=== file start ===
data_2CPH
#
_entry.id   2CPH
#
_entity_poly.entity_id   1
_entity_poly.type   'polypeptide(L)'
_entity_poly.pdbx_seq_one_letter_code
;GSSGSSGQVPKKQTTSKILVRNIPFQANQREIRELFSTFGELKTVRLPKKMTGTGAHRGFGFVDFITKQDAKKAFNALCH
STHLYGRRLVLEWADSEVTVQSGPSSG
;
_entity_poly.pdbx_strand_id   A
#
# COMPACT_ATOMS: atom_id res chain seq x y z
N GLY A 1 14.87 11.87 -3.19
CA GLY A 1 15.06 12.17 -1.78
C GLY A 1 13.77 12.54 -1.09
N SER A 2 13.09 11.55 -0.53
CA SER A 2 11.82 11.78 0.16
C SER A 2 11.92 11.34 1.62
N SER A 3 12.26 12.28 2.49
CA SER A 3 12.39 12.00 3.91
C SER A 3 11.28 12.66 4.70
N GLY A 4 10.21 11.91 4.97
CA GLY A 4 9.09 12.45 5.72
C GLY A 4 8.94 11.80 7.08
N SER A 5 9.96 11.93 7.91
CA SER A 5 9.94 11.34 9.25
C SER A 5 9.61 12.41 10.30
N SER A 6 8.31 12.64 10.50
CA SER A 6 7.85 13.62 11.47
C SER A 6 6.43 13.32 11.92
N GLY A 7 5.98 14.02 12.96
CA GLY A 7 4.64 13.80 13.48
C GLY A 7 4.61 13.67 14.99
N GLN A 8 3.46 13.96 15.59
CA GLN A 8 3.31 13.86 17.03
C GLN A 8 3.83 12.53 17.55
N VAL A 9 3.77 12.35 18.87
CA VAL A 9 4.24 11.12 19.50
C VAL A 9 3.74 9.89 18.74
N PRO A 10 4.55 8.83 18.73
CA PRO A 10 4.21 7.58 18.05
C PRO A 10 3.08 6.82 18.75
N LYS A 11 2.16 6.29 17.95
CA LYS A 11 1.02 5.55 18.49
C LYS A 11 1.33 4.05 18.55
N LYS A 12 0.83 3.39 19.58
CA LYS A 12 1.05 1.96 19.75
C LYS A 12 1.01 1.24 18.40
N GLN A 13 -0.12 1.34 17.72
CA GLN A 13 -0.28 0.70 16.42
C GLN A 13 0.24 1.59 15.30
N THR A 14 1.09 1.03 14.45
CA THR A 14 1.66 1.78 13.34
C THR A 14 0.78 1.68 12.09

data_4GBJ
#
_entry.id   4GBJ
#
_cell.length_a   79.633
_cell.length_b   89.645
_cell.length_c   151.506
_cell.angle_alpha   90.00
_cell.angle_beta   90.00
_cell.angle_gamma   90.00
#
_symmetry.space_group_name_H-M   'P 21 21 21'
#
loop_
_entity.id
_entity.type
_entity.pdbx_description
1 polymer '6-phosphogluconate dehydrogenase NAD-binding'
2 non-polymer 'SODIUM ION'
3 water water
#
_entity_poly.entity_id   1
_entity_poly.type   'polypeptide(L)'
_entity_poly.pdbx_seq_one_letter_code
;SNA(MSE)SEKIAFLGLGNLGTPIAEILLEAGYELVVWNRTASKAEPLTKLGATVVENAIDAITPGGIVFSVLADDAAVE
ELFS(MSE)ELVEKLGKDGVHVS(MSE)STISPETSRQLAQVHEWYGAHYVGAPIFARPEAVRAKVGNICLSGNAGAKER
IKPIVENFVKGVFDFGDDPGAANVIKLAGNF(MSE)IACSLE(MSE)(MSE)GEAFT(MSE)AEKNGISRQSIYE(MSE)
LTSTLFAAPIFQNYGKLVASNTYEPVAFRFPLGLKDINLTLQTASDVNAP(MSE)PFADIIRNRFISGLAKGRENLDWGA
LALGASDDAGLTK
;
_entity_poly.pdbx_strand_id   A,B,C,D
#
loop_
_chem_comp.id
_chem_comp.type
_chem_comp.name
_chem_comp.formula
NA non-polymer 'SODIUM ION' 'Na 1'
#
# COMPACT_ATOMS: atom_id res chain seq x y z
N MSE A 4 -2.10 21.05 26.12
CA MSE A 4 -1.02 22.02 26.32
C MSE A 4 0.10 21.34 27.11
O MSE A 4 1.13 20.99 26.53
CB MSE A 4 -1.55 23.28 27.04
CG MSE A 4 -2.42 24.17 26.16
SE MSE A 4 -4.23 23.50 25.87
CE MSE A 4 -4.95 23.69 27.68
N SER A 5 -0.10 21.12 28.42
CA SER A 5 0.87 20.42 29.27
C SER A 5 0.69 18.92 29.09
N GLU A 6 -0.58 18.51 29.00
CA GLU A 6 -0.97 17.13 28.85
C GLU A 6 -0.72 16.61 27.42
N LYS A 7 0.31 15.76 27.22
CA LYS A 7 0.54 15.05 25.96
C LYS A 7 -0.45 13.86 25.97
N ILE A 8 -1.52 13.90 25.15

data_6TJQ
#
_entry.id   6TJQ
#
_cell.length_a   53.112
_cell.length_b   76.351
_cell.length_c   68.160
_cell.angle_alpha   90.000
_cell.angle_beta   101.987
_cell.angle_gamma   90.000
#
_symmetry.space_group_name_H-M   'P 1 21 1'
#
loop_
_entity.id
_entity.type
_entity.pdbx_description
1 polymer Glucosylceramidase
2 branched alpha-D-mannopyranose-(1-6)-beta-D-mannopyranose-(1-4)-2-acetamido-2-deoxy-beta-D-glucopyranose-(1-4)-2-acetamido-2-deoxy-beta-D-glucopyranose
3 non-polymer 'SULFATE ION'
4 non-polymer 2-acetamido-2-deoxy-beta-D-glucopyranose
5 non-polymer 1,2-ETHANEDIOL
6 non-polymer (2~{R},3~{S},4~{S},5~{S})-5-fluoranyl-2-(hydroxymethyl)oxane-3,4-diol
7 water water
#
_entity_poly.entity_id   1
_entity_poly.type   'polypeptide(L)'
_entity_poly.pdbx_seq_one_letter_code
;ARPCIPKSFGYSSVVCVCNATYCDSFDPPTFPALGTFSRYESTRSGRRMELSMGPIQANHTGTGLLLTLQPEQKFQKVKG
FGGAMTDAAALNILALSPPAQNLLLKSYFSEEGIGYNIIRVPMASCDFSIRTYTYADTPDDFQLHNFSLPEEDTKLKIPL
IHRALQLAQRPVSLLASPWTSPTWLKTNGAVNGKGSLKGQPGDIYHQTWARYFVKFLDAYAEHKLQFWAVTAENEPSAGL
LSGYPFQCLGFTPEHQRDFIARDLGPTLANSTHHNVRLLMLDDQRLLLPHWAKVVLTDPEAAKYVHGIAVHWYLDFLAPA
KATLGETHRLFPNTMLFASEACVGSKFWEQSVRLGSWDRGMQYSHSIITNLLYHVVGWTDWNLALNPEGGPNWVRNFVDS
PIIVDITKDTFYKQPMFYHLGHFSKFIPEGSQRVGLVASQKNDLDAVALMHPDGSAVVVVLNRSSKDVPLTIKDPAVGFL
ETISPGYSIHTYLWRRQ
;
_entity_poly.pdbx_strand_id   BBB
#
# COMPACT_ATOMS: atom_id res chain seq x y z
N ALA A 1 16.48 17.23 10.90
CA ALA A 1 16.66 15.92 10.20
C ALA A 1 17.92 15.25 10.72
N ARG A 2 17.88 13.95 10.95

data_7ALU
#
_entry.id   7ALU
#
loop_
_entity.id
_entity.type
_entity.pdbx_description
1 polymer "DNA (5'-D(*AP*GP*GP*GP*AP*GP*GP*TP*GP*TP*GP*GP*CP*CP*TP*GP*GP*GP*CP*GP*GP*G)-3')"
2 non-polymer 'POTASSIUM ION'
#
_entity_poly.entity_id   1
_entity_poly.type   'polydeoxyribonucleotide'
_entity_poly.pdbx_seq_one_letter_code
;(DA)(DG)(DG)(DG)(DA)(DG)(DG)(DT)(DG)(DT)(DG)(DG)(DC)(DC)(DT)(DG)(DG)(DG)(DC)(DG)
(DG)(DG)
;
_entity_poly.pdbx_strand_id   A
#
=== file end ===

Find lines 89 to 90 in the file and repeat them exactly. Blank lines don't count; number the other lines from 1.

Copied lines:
_chem_comp.id
_chem_comp.type